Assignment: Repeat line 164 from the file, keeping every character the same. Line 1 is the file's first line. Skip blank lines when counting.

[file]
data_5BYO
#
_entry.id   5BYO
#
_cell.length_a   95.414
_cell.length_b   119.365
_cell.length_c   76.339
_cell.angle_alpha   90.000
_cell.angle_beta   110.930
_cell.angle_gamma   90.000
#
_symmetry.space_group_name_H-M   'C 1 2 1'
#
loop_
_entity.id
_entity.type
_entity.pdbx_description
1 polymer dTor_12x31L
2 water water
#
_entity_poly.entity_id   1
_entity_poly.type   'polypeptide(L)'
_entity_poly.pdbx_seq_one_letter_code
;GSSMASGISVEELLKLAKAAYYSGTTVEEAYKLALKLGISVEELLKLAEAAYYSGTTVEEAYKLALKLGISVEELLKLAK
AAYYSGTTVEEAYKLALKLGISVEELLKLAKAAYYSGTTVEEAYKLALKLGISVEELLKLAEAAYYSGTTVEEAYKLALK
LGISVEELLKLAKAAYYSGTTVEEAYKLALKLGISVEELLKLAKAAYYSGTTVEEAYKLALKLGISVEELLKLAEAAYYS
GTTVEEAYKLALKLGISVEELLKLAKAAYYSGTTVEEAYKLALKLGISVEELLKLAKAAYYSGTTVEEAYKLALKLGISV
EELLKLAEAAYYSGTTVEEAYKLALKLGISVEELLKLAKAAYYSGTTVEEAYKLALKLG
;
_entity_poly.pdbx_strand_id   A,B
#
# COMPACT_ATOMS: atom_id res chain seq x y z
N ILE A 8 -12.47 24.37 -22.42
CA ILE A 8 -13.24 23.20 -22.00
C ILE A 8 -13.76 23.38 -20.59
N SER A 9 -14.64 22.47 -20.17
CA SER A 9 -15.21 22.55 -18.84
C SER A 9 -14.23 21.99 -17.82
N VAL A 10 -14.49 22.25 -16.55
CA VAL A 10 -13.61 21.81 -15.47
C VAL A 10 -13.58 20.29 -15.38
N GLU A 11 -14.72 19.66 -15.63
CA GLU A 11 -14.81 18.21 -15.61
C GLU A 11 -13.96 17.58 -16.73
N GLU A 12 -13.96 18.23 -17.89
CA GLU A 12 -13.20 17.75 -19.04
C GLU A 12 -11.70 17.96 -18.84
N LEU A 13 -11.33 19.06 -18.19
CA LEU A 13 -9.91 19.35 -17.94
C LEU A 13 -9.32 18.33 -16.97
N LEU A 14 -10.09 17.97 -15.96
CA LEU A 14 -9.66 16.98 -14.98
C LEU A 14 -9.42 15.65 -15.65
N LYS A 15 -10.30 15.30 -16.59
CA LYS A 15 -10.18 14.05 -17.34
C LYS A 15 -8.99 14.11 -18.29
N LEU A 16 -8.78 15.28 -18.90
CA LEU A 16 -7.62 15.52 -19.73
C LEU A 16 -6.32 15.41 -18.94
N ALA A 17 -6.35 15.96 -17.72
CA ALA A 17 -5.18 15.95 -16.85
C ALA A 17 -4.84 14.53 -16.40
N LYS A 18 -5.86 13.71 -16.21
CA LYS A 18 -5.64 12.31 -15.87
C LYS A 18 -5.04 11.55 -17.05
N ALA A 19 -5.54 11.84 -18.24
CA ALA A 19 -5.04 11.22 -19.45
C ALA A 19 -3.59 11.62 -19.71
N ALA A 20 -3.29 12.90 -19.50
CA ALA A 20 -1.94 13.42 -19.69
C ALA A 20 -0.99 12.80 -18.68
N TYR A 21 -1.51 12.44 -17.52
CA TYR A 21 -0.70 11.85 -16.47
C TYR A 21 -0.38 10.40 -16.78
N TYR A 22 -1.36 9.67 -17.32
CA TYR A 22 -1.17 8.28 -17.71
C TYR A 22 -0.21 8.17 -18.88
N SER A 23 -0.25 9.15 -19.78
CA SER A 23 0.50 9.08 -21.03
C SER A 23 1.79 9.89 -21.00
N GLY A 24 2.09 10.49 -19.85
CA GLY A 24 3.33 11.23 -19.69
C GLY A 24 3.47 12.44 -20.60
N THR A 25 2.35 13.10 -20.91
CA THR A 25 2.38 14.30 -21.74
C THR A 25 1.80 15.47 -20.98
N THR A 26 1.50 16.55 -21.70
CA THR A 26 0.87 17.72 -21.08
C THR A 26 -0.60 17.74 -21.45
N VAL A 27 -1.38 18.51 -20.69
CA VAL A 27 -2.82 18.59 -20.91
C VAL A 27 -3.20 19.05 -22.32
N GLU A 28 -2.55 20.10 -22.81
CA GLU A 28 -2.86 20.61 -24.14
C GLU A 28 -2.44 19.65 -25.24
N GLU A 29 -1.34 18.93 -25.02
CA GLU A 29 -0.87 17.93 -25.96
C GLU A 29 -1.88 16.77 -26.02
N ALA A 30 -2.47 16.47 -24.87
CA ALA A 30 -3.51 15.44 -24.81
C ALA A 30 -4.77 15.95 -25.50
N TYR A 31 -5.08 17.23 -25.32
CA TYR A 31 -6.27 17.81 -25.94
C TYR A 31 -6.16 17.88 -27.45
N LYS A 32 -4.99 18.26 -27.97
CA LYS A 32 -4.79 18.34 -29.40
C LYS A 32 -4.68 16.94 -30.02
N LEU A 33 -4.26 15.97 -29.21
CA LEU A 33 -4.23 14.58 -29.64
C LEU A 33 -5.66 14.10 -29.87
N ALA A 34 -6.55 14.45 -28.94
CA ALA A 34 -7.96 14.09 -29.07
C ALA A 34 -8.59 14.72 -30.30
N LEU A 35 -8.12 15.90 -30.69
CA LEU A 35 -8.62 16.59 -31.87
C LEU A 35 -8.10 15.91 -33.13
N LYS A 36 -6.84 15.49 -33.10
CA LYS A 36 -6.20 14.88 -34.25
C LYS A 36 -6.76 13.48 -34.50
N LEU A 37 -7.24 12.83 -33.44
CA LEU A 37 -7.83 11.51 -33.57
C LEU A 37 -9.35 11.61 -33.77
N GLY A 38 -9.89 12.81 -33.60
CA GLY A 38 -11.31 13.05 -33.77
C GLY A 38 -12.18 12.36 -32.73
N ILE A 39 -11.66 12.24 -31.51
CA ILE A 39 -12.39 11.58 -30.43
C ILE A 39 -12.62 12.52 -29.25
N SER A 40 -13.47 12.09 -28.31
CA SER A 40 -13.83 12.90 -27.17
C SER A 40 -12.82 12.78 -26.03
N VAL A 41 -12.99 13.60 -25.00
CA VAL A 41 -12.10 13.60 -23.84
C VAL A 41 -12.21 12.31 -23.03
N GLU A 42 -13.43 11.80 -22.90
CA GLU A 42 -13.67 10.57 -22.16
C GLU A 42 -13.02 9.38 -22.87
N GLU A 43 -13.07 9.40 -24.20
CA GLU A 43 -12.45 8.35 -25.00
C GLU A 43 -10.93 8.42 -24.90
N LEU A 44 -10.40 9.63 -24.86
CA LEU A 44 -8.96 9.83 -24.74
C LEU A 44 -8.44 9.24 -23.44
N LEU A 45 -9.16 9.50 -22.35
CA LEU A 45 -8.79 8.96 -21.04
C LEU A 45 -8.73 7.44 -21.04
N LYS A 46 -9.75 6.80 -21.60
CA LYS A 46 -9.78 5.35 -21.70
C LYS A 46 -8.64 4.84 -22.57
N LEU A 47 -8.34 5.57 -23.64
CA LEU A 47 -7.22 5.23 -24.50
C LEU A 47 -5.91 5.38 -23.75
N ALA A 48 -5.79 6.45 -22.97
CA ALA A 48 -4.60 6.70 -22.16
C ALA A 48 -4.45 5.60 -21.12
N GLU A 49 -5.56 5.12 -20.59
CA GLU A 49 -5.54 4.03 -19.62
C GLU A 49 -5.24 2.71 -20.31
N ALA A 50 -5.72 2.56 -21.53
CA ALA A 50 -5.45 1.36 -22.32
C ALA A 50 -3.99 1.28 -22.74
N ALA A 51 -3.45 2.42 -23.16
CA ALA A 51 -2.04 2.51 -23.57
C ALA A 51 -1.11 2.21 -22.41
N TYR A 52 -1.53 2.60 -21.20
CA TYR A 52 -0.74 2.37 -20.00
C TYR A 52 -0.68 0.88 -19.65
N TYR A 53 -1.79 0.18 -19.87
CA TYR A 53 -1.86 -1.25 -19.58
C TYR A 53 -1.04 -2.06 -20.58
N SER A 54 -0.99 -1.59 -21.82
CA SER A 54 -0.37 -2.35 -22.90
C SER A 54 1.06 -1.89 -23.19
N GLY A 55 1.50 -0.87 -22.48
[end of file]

C ALA A 51 -1.11 2.21 -22.41